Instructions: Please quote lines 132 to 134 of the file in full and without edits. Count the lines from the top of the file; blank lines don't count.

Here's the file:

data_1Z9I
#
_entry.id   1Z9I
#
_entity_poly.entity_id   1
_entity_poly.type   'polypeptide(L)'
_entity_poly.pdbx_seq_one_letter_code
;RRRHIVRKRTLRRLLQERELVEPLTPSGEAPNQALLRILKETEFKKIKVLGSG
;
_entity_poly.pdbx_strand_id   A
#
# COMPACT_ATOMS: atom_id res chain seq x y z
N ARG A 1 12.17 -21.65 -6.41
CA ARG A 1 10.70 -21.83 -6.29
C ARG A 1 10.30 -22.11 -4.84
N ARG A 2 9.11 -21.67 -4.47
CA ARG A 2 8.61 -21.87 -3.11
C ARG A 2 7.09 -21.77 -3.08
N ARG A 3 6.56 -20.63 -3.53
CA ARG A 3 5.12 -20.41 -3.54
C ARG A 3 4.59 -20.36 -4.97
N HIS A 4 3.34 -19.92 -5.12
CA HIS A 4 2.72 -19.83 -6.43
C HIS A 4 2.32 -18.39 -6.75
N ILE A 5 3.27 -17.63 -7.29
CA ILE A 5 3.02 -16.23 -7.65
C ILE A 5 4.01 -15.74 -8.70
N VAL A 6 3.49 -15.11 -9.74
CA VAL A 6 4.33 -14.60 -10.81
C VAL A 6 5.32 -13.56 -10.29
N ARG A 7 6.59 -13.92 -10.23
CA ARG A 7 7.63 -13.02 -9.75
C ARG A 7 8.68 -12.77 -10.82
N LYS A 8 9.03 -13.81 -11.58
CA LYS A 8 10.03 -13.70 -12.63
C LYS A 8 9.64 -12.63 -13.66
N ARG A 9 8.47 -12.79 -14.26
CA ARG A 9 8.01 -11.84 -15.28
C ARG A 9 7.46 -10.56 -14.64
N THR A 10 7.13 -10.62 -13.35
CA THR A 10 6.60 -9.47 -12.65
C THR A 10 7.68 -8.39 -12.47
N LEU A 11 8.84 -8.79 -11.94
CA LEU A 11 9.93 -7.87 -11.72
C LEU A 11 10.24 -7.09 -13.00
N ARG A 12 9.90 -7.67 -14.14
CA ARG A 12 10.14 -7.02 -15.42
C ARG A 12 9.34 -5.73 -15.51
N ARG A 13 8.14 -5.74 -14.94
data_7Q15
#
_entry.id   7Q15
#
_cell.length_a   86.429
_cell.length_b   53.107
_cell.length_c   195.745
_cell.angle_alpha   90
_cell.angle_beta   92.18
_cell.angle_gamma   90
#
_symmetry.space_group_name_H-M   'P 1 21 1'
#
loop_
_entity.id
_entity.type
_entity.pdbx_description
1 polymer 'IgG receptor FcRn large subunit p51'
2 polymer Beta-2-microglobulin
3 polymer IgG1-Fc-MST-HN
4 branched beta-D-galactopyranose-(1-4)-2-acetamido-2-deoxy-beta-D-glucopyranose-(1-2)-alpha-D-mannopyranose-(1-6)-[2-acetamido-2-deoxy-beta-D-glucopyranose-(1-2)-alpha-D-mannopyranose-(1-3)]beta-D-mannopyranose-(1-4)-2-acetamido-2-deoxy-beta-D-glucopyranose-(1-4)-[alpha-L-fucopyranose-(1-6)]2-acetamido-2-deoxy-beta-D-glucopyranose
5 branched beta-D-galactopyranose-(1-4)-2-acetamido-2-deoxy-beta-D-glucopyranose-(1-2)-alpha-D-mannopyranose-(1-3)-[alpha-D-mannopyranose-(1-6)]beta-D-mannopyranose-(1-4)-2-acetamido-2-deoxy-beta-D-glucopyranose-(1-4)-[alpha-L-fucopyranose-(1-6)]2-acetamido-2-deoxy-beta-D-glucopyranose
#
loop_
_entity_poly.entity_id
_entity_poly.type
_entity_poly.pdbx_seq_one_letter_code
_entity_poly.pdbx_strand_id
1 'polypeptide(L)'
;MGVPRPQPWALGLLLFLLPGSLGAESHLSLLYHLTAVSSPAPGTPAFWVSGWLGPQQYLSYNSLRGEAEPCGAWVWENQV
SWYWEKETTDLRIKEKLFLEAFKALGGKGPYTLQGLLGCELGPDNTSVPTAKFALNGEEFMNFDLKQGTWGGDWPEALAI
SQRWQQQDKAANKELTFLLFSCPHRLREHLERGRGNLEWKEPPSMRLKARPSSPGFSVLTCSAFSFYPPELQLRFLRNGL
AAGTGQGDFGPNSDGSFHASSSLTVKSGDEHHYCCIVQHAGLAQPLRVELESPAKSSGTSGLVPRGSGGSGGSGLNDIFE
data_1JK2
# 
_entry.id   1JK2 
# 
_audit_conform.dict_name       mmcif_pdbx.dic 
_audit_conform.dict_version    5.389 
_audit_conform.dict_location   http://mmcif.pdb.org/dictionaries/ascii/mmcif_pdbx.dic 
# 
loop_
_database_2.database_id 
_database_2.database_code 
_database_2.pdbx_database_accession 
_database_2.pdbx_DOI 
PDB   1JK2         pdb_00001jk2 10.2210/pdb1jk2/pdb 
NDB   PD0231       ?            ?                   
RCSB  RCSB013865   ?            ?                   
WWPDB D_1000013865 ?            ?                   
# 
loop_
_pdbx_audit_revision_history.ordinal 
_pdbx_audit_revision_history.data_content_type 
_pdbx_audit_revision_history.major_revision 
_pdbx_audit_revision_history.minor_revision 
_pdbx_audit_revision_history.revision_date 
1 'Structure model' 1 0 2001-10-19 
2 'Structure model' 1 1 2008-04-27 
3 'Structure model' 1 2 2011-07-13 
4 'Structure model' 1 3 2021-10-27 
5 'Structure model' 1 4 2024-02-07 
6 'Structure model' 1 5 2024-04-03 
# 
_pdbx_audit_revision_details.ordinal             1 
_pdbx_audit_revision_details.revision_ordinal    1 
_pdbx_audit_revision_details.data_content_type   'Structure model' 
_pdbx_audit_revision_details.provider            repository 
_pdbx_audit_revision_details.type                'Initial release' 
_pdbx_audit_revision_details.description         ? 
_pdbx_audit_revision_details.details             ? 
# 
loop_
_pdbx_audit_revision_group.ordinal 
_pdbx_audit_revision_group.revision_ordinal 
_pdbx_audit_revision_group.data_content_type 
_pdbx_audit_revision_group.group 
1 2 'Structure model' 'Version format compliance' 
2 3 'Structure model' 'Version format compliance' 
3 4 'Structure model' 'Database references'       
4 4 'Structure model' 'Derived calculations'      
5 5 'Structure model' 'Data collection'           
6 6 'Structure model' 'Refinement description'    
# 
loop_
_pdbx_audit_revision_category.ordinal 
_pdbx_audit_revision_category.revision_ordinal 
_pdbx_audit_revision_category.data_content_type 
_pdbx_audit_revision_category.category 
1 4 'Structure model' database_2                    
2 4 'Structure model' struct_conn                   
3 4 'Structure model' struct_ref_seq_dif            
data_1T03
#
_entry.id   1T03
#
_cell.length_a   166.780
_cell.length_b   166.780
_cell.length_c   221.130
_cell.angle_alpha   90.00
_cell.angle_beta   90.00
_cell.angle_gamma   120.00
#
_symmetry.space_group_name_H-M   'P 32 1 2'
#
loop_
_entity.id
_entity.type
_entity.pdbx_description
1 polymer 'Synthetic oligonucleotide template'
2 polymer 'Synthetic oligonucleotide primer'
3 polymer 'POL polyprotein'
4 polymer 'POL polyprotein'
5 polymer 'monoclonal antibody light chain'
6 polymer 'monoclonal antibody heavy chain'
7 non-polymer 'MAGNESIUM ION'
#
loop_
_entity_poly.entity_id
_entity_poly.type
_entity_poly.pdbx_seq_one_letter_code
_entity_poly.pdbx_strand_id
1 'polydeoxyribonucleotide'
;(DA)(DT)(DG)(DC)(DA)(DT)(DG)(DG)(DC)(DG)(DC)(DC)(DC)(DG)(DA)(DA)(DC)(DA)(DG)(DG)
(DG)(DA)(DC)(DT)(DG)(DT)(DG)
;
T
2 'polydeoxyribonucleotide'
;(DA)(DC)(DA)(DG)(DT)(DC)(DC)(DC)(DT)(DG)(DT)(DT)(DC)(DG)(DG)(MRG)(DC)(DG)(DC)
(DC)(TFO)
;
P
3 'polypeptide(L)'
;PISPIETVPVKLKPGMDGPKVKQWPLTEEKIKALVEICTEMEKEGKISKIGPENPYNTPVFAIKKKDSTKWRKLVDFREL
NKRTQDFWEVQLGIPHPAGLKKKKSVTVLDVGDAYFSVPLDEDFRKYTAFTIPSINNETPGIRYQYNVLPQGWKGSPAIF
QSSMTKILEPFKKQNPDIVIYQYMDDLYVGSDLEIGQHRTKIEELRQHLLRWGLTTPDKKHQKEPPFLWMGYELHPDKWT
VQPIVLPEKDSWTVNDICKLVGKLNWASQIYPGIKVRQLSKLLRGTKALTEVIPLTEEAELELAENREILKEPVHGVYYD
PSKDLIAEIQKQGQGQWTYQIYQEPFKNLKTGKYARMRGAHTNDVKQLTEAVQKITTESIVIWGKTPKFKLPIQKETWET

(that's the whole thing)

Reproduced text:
6 6 'Structure model' 'Refinement description'    
# 
loop_